When looking at how much your super will contribute to your retirement income it is important to regularly review your super’s investment options and super contributions.

While figuring out how much money you’ll need in years or even decades from now may seem like a daunting and complex task, there are three key things to consider:

  1. When do you plan to retire and using the average Australian life expectancy as a guide, how many years do you expect to be in retirement?
  2. What kind of retirement lifestyle do you want? Do you want to maintain what you have now? Would you be OK with a little less? Do you want more?
  3. What are your plans for retirement? Do you intend to travel a lot or purchase property? Do you want to keep some money as part of an inheritance?

The Association of Superannuation Funds of Australia (ASFA) estimates that to have a ‘comfortable’ retirement, single people will need $545,000 in retirement savings and couples will need $640,0001.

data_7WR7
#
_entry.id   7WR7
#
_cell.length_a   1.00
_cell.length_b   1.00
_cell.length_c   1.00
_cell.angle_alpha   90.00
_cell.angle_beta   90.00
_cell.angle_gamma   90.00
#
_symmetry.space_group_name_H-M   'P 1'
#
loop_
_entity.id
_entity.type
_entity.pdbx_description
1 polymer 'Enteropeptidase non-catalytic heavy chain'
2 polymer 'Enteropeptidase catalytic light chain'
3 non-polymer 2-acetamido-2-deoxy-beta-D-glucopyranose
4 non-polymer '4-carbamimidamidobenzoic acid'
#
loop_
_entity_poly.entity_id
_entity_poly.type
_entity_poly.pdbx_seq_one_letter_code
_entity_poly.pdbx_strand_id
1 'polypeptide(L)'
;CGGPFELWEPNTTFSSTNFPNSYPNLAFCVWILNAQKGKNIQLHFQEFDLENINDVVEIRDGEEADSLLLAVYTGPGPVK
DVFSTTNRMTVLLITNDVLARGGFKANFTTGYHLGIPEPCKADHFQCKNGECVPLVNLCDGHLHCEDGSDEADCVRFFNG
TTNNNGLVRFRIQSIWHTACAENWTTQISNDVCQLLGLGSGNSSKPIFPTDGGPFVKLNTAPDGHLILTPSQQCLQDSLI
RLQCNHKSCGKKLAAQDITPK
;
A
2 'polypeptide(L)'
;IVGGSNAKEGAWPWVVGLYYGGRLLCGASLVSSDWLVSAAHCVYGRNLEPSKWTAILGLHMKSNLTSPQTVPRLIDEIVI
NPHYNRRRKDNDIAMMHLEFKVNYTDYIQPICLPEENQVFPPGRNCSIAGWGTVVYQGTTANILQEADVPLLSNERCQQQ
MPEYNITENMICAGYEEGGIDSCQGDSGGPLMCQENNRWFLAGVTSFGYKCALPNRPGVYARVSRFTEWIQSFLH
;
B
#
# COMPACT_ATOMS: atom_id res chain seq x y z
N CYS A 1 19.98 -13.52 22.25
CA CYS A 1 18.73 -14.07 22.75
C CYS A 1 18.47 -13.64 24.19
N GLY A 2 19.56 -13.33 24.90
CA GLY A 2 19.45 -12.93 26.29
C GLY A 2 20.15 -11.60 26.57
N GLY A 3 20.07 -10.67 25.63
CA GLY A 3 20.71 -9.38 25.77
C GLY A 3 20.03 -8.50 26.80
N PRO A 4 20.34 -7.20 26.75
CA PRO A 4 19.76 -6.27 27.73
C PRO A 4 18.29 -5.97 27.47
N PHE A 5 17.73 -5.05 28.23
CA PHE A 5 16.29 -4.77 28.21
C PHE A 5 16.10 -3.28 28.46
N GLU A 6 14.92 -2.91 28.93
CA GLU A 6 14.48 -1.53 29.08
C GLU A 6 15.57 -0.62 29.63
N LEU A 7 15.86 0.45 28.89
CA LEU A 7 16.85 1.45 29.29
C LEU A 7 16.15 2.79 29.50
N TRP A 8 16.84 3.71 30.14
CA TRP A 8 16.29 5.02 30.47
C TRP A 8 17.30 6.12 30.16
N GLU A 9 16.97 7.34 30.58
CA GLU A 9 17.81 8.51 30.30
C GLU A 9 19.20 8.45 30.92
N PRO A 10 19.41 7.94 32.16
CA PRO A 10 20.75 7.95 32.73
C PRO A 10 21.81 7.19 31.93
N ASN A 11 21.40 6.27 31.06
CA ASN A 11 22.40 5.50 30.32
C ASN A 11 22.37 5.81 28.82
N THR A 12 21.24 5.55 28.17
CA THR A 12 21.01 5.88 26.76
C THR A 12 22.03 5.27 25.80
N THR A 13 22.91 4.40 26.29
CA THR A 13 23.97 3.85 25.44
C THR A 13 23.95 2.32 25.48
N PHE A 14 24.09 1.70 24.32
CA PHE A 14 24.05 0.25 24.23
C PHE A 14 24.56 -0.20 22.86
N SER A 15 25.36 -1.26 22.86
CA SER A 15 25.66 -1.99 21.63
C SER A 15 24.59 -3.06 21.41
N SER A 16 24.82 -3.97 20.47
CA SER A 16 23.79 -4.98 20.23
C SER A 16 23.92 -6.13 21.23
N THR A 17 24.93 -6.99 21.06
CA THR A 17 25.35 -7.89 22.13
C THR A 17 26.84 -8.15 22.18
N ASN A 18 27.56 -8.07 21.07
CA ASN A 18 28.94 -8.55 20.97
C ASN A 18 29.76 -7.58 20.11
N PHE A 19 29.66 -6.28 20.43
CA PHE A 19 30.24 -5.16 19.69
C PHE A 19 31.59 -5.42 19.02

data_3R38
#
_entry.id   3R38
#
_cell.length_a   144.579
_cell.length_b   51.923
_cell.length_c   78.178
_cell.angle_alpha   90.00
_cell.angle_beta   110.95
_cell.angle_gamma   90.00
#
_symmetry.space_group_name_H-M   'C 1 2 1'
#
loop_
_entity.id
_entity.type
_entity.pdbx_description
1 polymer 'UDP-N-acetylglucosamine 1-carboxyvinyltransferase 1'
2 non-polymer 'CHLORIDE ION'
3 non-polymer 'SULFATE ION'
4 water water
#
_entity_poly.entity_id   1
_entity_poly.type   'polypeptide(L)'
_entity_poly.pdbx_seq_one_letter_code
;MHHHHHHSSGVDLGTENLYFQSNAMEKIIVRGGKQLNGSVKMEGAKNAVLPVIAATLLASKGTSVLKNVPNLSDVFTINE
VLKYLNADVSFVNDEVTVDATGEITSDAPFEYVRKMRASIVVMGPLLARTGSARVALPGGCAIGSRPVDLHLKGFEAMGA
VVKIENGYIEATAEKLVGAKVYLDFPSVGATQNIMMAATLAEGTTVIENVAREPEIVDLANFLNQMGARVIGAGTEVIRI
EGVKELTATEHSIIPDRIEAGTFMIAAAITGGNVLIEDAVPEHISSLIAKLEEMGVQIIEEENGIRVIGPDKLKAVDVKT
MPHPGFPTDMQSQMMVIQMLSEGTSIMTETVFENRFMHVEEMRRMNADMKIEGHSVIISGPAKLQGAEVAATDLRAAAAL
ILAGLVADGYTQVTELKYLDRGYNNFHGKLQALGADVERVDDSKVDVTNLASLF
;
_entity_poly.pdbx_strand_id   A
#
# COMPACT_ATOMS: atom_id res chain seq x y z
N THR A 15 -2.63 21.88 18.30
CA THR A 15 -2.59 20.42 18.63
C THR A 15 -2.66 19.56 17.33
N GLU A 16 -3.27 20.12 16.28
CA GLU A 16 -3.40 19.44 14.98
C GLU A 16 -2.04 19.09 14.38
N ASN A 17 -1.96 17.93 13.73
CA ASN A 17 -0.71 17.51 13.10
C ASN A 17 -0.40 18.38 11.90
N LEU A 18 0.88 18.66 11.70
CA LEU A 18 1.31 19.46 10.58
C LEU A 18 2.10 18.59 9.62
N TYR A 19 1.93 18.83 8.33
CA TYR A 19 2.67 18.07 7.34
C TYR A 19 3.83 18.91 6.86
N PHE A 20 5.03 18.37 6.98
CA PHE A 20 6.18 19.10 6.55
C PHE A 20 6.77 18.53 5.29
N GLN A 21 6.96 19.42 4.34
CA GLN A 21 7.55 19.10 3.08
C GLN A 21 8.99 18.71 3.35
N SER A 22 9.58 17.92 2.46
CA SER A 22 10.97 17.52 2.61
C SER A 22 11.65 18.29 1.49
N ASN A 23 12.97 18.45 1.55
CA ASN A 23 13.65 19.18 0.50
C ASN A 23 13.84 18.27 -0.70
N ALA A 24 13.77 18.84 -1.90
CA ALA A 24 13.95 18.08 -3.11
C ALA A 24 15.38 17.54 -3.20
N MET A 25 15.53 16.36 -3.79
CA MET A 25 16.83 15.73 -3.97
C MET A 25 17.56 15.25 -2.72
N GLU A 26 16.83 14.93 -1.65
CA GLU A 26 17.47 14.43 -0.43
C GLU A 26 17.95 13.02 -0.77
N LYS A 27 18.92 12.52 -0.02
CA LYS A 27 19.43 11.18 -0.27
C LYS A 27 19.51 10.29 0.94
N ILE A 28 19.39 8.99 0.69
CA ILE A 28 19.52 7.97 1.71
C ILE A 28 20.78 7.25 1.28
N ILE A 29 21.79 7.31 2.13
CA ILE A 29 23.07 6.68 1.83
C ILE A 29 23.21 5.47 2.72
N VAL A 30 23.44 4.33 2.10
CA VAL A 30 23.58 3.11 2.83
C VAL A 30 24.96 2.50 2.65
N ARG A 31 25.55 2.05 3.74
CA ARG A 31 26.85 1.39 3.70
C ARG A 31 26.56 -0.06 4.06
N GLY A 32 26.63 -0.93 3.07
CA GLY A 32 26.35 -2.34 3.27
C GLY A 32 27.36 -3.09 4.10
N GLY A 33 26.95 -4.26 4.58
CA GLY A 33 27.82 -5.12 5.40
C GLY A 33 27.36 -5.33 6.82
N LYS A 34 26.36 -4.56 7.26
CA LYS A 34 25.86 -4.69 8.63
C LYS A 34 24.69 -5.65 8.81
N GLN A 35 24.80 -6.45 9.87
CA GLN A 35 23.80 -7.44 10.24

While this is useful, these are general estimates only and it’s important to seek financial advice from a licensed professional to ensure information and advice takes your unique circumstances and needs into account. A ‘comfortable’ retirement will look different for everyone.

Another way of thinking about this as you approach retirement is to think of how much you might need to replace your current lifestyle. This is sometimes called your income ‘replacement ratio’. It is generally based on a retirement income of about 70–80% of the income you earn, because in retirement:

  • taxes can decrease due to extra deductions and some tax-free amounts;
  • payments tend to reduce whether you own or rent, as you may need less space to live in; and
  • the costs of clothing and commuting reduce.

Step 2 - Determine what you’ll have